US lawmakers introduce legislation that aims at treating India as a NATO ally
The legislation also seeks to advance the US-India strategic relationship.
Washington: A bipartisan group of half a dozen influential American lawmakers has reintroduced important legislation in the House of Representatives and if enacted, the legislation would ensure that the US State Department treat India as a NATO ally for the purposes of the Arms Export Control Act.
The legislation also seeks to advance the US-India strategic relationship. It would send a powerful signal that defence sales to India should be prioritised according to US-India Strategic Partnership Forum, which had worked on this important legislation.
The bill H R 2123 was introduced this week by Congressman Joe Wilson, a senior member of the House Foreign Affairs Committee. "India is the world's largest democracy, a pillar of stability in the region, and has shown strong commitments to export control policies," said Wilson.
"This adjustment to US law will further allow the US-India partnership to flourish in line with our security commitment to the Indo-Pacific region. I am grateful for the US-India Strategic Partnership Forum (USISPF), led by Dr Mukesh Aghi, and their support for this legislation," he said.
The original co-sponsors of the legislation are Congressman Ami Bera--the longest-serving Indian-American in Congress--and the House India Caucus Co-Chairs, Congressmen George Holding, Brad Sherman and Congresswoman Tulsi Gabbard and Congressman Ted Yoho.
The National Defense Authorization Act (NDAA) for fiscal 2017 included special language recognising the unique US-India defence relationship that designated India as a "Major Defence Partner" of the United States. The language seeks unique consideration for trade and technology sharing with India and increased attention and support to advance this relationship in the areas of defence trade and technology sharing.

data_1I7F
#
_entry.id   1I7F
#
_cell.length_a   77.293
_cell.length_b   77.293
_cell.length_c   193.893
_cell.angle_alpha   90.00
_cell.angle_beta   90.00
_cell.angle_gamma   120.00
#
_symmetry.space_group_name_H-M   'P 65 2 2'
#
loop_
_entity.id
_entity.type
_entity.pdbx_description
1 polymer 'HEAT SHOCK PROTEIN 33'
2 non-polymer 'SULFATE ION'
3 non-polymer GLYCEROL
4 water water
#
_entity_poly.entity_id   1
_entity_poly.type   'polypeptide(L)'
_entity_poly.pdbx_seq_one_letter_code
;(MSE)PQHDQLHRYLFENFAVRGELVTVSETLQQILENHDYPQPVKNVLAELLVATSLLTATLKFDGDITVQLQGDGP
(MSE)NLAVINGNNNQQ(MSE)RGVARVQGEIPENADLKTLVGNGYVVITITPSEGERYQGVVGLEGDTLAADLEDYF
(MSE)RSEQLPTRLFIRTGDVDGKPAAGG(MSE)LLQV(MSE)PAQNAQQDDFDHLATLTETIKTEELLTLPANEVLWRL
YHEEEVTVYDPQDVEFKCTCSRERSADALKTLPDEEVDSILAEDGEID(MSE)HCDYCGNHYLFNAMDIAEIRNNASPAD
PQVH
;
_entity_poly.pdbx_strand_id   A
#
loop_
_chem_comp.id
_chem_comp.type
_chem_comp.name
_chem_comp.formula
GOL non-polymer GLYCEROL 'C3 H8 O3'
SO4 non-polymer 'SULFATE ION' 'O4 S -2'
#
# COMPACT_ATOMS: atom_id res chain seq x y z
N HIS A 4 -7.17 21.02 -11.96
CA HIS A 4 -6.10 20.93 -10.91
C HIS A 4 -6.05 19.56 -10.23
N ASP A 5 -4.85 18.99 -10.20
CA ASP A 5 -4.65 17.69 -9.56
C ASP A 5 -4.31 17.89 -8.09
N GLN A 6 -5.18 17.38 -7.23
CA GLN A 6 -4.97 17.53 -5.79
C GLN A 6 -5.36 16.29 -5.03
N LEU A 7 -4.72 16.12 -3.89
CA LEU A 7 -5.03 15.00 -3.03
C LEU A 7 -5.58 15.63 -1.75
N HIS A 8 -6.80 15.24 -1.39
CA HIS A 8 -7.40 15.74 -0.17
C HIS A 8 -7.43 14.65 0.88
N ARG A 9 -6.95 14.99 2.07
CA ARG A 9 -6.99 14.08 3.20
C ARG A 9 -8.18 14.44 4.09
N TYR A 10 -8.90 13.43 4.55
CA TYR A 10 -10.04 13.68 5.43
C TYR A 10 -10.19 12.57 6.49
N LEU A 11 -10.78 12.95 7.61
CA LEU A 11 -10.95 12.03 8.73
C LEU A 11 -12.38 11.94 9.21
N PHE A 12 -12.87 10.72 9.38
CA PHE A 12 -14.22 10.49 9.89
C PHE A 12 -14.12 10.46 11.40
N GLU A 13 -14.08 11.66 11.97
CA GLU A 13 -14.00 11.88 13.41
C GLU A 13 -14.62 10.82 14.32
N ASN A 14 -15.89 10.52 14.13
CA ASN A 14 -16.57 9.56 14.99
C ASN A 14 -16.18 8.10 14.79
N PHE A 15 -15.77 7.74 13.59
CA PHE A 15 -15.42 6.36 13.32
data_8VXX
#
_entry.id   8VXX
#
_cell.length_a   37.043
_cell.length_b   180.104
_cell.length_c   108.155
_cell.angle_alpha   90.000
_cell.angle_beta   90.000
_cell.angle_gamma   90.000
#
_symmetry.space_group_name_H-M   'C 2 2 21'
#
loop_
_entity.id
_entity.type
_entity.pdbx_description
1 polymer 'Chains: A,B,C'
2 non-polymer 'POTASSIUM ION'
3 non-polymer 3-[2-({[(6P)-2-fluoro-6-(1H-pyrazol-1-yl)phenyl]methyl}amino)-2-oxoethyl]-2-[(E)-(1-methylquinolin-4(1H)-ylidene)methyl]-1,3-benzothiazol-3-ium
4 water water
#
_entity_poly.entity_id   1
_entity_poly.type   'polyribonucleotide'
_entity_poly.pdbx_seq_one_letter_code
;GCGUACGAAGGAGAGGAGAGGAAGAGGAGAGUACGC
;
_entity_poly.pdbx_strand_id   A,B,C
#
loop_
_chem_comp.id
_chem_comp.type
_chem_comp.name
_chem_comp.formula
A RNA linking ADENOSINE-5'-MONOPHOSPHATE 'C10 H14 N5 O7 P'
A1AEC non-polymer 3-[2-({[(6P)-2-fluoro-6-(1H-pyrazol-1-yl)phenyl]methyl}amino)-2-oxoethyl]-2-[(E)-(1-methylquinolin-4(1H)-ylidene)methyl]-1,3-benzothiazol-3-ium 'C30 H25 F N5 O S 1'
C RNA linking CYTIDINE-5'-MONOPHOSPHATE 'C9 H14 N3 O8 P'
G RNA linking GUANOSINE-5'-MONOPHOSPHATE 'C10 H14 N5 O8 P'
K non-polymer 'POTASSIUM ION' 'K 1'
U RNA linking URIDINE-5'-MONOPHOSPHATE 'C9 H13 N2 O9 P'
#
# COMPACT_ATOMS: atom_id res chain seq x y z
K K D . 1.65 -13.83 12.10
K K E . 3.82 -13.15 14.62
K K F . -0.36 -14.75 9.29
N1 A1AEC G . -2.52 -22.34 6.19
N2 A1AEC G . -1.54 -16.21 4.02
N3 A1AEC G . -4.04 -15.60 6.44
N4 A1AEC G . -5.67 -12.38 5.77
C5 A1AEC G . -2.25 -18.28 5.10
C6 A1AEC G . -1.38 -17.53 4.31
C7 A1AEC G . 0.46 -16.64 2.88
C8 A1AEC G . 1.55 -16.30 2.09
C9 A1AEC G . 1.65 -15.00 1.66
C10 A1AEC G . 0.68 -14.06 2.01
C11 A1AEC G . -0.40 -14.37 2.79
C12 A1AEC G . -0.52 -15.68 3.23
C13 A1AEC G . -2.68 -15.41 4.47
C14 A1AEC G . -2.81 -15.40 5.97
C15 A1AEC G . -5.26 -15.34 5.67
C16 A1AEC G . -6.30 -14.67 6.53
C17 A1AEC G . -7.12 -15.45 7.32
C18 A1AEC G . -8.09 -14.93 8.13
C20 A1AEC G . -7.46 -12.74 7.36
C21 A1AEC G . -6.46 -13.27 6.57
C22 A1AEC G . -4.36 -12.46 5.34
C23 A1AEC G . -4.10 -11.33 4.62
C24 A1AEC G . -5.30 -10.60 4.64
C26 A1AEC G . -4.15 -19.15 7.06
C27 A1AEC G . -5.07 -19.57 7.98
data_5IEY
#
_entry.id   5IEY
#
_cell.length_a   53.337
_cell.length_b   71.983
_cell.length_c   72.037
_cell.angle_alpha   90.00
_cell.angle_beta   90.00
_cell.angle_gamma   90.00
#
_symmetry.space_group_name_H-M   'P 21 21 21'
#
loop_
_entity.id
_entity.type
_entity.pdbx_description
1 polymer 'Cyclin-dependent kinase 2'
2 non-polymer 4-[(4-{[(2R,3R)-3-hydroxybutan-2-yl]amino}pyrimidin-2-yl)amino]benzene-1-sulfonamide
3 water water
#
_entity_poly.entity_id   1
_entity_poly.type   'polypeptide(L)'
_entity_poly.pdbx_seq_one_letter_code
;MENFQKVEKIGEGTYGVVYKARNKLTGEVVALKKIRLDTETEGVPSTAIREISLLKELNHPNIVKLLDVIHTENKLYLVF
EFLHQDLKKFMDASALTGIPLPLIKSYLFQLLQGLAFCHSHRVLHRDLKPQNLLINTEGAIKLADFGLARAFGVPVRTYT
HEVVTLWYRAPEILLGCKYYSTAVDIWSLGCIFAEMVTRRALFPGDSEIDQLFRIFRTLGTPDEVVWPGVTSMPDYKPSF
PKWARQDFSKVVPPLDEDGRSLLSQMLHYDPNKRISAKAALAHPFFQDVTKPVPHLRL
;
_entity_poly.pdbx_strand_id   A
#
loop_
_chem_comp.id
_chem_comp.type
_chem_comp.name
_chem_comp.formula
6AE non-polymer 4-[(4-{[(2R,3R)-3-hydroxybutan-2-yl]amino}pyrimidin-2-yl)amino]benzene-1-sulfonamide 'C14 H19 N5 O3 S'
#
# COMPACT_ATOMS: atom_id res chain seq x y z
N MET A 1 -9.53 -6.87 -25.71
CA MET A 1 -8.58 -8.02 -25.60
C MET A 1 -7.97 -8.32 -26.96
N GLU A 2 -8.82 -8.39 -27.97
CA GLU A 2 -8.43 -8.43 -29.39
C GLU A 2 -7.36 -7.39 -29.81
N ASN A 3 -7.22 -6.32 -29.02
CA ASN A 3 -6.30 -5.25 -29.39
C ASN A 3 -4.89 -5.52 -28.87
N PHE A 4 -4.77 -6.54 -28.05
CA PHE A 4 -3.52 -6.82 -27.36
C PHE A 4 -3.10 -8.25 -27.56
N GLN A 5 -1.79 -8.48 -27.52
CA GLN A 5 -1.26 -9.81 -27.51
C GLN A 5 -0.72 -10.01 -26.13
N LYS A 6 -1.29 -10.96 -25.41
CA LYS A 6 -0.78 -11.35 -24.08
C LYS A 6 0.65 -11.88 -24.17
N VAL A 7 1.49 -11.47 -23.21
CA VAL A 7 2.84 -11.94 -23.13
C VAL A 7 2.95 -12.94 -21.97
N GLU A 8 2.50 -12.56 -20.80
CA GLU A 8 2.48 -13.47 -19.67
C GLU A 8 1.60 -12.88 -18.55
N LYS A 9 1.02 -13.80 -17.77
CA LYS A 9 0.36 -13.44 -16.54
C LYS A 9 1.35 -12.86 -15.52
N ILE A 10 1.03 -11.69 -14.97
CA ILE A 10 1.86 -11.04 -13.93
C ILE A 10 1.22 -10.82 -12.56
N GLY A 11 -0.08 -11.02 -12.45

"The legislation bolsters national security and helps ensure full alignment between the Department of Defence and the Department of State. "Such a change will institutionalise the gains made in the relationship and provide a more stable foundation upon which both countries can solidify this unique defence partnership," USISPF said.
Although powerful in its own right, the NDAA FY 2017 has no legal bearing on the State Department's body of legislation, nor does it compel the State Department to view defence with India more favourably, USISPF said in a statement.
To fulfil the spirit and intent of the NDAA 2017, the US-India Enhanced Cooperation Act would amend the Arms Export Control Act to put India on par with NATO allies and Israel, South Korea, New Zealand, Australia and Japan. "We applaud Congressman Wilson's leadership in reintroducing this important bill. We are confident the US Congress will continue to enact legislation that bolsters the bilateral. The great power competition is not lost on Members of Congress, who understand the strategic imperative for a deeper relationship with India," said Aghi, president and CEO of USISPF.
"This legislation would be a major breakthrough for the US-India defence relationship. As Chairman of USISPF, I support this move because it would ultimately further strengthen the strategic partnership between the two countries. The future is bright for the US-India relationship and we hope this legislation is enacted soon," USISPF chairman John Chambers said.